To apply for the Deleuze and Guattari Studies Camp 2023 please visit this page.

The Deleuze and Guattari Studies Camp is a week long summer school that will take place from July 3 to July 7, 2023 in Belgrade, Serbia. The summer school is dedicated to the rigorous study of Deleuzo-Guattarian philosophy. Lecturers will explore some of the central concepts of their philosophy such as assemblage and affect, crisis and resistance, the application of their thought to the field of architecture and to problems of environmental destruction in socialist and post-socialist countries, as well as others.

Camp instructors and topics:

  • Ian Buchanan – assemblage, affect, differential method
  • Anthony Faramelli – Institutional Psychotherapy’s Spaces of Resistance
  • Andrija Filipović – anthropocene, plasticene, postsocialist necroecologies
  • Patricia MacCormack – TBA
  • Janae Sholtz – TBA
  • Chris L. Smith – the fold, geophilosophy, architecture and subjectivity, cinema
The Camp schedule will soon be updated with the remaining lecture titles and abstracts.


Ian Buchanan is a Professor of Cultural Studies at the University of Wollongong. He is the founding editor of Deleuze and Guattari Studies and the author of Assemblage Theory and Method.


Lecture 1 – Assemblage

What is an assemblage? This is a surprisingly difficult and contested question to answer. This lecture will attempt to answer the question drawing on the work of Deleuze and Guattari. It will also show where competing versions of the assemblage in the work of Bennett, DeLanda, and Latour, differ from Deleuze and Guattari’s own account of the concept.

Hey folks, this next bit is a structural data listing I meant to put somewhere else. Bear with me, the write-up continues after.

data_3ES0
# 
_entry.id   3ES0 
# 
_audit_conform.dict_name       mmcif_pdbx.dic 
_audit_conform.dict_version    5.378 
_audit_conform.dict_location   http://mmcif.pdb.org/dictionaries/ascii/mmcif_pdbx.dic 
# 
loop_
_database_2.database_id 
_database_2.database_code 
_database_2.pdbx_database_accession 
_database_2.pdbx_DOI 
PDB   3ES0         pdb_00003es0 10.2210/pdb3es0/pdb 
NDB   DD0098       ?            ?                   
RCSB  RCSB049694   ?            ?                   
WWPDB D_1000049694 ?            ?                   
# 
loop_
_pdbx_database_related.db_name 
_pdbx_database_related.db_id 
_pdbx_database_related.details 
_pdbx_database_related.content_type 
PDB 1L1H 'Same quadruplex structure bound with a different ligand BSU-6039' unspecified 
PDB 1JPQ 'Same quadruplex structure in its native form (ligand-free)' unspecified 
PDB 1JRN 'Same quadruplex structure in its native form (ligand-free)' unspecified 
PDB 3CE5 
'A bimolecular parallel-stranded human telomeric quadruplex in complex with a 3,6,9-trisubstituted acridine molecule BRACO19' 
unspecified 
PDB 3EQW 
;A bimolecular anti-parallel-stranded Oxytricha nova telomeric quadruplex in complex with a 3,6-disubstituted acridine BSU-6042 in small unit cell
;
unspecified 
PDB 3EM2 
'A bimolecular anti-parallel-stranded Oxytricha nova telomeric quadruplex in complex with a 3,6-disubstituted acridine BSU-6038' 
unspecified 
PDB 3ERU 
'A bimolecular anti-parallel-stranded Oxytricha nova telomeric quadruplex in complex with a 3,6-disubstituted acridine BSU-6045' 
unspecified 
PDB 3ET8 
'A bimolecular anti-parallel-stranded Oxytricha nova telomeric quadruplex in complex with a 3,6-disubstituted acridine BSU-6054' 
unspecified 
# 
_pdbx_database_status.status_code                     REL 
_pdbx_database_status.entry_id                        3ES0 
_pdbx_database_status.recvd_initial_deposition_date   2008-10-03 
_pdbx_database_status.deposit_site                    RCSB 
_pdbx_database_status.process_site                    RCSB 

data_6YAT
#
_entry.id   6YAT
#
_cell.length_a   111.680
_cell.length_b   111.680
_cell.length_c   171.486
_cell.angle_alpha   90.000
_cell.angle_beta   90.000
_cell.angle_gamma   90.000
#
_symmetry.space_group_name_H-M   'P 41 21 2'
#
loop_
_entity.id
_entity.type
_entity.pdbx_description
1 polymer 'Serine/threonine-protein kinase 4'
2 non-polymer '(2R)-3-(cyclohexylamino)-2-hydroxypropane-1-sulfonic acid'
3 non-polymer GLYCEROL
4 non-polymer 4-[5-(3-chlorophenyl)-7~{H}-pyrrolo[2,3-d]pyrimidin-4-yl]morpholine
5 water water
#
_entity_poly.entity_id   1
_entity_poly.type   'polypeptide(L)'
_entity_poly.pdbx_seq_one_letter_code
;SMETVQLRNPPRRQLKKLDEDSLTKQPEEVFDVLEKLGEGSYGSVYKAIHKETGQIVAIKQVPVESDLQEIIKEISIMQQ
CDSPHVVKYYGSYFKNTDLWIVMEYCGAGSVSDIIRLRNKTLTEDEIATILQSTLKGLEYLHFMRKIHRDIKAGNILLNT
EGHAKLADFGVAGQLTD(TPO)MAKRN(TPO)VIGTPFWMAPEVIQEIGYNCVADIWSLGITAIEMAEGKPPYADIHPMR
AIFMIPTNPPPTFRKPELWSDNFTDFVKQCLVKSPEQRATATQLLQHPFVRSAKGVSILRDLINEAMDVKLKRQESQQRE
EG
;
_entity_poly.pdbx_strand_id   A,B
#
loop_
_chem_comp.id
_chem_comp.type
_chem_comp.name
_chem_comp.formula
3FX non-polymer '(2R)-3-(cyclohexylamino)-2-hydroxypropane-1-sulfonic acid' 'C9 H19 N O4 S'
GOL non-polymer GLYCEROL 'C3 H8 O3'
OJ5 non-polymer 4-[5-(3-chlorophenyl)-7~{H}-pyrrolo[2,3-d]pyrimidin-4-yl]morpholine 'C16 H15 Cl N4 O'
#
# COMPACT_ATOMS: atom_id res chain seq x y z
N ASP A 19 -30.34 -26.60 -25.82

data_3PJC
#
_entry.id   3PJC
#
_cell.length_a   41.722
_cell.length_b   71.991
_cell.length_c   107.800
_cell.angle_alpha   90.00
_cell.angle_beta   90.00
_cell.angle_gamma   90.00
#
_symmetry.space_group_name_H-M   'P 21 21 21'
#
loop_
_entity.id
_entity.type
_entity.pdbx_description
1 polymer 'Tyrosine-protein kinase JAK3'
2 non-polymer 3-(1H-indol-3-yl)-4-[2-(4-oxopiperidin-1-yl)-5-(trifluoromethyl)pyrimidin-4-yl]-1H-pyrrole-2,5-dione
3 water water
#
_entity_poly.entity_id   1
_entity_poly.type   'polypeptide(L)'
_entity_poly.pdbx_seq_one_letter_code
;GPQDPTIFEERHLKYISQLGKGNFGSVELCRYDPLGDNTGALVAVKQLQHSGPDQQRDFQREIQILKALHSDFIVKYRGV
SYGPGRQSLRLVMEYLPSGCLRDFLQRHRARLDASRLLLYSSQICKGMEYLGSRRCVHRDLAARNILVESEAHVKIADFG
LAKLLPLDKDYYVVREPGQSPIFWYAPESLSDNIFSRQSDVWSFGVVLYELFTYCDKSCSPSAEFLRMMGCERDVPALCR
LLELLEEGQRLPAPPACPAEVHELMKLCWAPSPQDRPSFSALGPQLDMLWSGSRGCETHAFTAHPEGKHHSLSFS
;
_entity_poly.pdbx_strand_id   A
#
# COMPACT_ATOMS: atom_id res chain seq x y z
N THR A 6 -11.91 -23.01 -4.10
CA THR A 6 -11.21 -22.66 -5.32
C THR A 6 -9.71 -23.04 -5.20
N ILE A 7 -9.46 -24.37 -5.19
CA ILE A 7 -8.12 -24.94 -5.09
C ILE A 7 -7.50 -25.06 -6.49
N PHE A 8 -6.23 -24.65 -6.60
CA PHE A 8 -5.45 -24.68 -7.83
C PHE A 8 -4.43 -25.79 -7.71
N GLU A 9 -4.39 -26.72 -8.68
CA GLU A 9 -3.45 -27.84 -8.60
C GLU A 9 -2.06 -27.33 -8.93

Lecture 2 – Affect

What is affect? This lecture will attempt to specify what Deleuze and Guattari mean by affect and show how it is derived from several philosophical sources, including but not limited to the work of Spinoza. It will also show where Deleuze and Guattari’s account of affect differs from the version of affect to be found in the broad field of affect theory.


Workshop – Differential Method

This workshop will explore practical ways of making use of the concepts of assemblage and affect in order to undertake critical work in the humanities and social sciences. The workshop will use case studies drawn from the work of Deleuze and Guattari as a starting point and the explore possibilities drawn from the work of workshop participants.


 Dr Anthony Faramelli is a psychosocial researcher and practitioner at Goldsmiths, University of London where he co-Head of the Centre for Institutional Analysis. Anthony lecturers in Visual Cultures and co-leads the BA in Fine Art and History of Art. Anthony also works as a mental health recovery programme consultant and reflective practice facilitator. He is a member of the Executive Board of the Association for Psychosocial Studies and is a founding member of the Network for Institutional Analysis.

Anthony is the author of Resistance, Revolution and Fascism: Zapatismo and Assemblage Politics (Bloomsbury 2018) and an editor, with David Hancock and Rob White, of Spaces of Crisis and Critique: Heterotopias Beyond Foucault (Bloomsbury 2018). He is currently completing a monograph provisionally titled The Mass Psychology of Fascism in the Age of Machines.


 Lecture 1 – Introduction to Institutional Psychotherapy

 This lecture will map out the histories, theories and practices of Institutional Psychotherapy and the two related practices of Institutional Pedagogy and Institutional Analysis. Highlighting the way these practices were first developed in refugee camos and in the hospital Saint Alban during the war and then migrated to other sites in France and to North Africa and Latin America. This lecture will demonstrate how Institutional Psychotherapy is distinctly different from anti-psychiatry and institutional critique in both its politics and in its way of working.